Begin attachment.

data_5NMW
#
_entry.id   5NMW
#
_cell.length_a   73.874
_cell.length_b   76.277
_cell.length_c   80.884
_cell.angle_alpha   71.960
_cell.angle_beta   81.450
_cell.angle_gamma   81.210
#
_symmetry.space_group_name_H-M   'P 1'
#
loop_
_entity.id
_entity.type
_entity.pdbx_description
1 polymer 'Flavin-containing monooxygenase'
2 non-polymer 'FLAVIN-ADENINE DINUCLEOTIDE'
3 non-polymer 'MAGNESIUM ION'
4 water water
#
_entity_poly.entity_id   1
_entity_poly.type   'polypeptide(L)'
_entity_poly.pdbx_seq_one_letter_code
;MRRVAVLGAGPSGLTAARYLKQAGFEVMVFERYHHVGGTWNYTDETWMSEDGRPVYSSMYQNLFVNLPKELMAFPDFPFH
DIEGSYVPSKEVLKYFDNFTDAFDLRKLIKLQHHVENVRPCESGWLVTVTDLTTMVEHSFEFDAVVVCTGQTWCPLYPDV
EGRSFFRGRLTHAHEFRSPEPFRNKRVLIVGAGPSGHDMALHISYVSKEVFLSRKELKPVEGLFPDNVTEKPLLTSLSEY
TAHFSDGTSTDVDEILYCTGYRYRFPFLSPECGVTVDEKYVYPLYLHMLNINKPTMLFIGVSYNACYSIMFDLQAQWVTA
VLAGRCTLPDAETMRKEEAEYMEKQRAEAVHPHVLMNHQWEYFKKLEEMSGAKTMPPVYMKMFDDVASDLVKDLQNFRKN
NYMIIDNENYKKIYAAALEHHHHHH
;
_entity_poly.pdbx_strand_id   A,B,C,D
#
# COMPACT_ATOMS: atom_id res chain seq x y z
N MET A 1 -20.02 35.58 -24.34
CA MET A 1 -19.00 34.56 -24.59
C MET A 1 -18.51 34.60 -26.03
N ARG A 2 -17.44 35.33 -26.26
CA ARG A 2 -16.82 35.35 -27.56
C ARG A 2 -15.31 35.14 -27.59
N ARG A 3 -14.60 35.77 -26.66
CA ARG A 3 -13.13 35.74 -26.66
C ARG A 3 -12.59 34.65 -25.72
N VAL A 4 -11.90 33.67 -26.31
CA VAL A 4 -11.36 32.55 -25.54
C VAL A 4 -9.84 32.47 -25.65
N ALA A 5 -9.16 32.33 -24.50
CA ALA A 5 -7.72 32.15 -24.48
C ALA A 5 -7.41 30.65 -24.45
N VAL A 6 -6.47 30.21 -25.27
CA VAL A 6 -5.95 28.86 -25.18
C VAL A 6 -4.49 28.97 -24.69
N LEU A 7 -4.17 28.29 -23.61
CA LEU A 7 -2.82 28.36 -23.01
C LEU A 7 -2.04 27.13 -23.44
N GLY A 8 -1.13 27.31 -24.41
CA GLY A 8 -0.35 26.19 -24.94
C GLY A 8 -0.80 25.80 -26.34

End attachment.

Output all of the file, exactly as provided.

data_5NMW
#
_entry.id   5NMW
#
_cell.length_a   73.874
_cell.length_b   76.277
_cell.length_c   80.884
_cell.angle_alpha   71.960
_cell.angle_beta   81.450
_cell.angle_gamma   81.210
#
_symmetry.space_group_name_H-M   'P 1'
#
loop_
_entity.id
_entity.type
_entity.pdbx_description
1 polymer 'Flavin-containing monooxygenase'
2 non-polymer 'FLAVIN-ADENINE DINUCLEOTIDE'
3 non-polymer 'MAGNESIUM ION'
4 water water
#
_entity_poly.entity_id   1
_entity_poly.type   'polypeptide(L)'
_entity_poly.pdbx_seq_one_letter_code
;MRRVAVLGAGPSGLTAARYLKQAGFEVMVFERYHHVGGTWNYTDETWMSEDGRPVYSSMYQNLFVNLPKELMAFPDFPFH
DIEGSYVPSKEVLKYFDNFTDAFDLRKLIKLQHHVENVRPCESGWLVTVTDLTTMVEHSFEFDAVVVCTGQTWCPLYPDV
EGRSFFRGRLTHAHEFRSPEPFRNKRVLIVGAGPSGHDMALHISYVSKEVFLSRKELKPVEGLFPDNVTEKPLLTSLSEY
TAHFSDGTSTDVDEILYCTGYRYRFPFLSPECGVTVDEKYVYPLYLHMLNINKPTMLFIGVSYNACYSIMFDLQAQWVTA
VLAGRCTLPDAETMRKEEAEYMEKQRAEAVHPHVLMNHQWEYFKKLEEMSGAKTMPPVYMKMFDDVASDLVKDLQNFRKN
NYMIIDNENYKKIYAAALEHHHHHH
;
_entity_poly.pdbx_strand_id   A,B,C,D
#
# COMPACT_ATOMS: atom_id res chain seq x y z
N MET A 1 -20.02 35.58 -24.34
CA MET A 1 -19.00 34.56 -24.59
C MET A 1 -18.51 34.60 -26.03
N ARG A 2 -17.44 35.33 -26.26
CA ARG A 2 -16.82 35.35 -27.56
C ARG A 2 -15.31 35.14 -27.59
N ARG A 3 -14.60 35.77 -26.66
CA ARG A 3 -13.13 35.74 -26.66
C ARG A 3 -12.59 34.65 -25.72
N VAL A 4 -11.90 33.67 -26.31
CA VAL A 4 -11.36 32.55 -25.54
C VAL A 4 -9.84 32.47 -25.65
N ALA A 5 -9.16 32.33 -24.50
CA ALA A 5 -7.72 32.15 -24.48
C ALA A 5 -7.41 30.65 -24.45
N VAL A 6 -6.47 30.21 -25.27
CA VAL A 6 -5.95 28.86 -25.18
C VAL A 6 -4.49 28.97 -24.69
N LEU A 7 -4.17 28.29 -23.61
CA LEU A 7 -2.82 28.36 -23.01
C LEU A 7 -2.04 27.13 -23.44
N GLY A 8 -1.13 27.31 -24.41
CA GLY A 8 -0.35 26.19 -24.94
C GLY A 8 -0.80 25.80 -26.34